Johns Hopkins mHealth Report Shows Technology’s Impact in Developing Countries

October 20th, 2014
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My friend Alain Labrique, director of the Johns Hopkins University (JHU) Global mHealth Initiative, recently issued the initiative’s 2014 Annual Report, and I’m not at all embarrassed to share my initial response upon opening it:


From its work with Maiti Nepal to use mobile technology to prevent human trafficking; to improving maternal health by providing remote education, advice and services; to collaborating with policy leaders in South Asia to enable evidence-based mhealth innovations – all 130 projects supported by the initiative are inspiring. The JHU report provides proof that digital and mobile technologies can indeed help resolve what had been seen as intractable health problems, in resource-constrained countries. For infectious disease, nutrition, and social issues that are enormous problems in the developing world, digital tools can enable fundamental epidemiology research, and begin to overcome persistent problems of unequal access to healthcare.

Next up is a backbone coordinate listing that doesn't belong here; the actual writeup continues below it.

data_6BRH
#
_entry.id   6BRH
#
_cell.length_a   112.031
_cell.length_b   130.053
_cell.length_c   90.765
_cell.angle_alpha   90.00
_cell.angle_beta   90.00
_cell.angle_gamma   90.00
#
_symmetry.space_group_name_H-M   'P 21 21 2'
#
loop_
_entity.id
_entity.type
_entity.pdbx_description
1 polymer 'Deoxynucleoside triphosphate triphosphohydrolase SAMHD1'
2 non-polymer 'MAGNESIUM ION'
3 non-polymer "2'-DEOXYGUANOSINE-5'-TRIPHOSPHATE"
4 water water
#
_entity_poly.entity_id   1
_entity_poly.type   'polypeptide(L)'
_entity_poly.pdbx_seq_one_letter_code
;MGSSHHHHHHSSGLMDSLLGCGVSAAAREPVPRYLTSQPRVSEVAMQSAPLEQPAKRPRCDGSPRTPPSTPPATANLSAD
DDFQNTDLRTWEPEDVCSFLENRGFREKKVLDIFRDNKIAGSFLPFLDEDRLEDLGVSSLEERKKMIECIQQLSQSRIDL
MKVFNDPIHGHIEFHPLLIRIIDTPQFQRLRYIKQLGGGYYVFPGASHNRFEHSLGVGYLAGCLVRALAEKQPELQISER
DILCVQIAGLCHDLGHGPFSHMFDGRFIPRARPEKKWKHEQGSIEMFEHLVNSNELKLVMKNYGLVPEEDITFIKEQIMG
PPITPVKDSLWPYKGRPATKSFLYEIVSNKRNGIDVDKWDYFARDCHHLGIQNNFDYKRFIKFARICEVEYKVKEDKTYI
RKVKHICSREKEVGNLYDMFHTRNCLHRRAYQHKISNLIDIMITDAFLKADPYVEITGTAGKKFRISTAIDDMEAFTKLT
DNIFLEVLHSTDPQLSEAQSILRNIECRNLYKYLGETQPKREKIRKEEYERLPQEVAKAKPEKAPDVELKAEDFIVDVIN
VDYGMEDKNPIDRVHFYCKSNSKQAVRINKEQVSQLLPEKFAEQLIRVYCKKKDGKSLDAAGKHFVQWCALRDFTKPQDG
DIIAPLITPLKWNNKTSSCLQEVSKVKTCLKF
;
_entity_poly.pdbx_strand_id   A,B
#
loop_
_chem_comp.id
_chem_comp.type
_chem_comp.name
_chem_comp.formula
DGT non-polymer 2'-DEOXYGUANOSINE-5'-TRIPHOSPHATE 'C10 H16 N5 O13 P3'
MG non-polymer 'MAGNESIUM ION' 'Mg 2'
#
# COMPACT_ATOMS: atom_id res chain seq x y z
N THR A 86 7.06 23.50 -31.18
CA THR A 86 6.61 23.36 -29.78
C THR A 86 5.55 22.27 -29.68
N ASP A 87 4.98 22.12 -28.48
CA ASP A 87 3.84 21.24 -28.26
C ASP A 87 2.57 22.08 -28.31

Access to information and cheap, powerful technology—originally pioneered in other industries—can change health care globally (some health solutions in developing countries can even be leveraged in the developed world). Read this report to learn, first hand from a true pioneer, how this convergence is happening now.

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I founded Popper and Company with Ken Walz more than ten years ago to address inefficiencies in health care by helping life science companies develop and commercialize new technology. Today, the members of our growing team leverage their extensive knowledge of the tools and trends shaping all aspects of health care and its participants. Send me an email.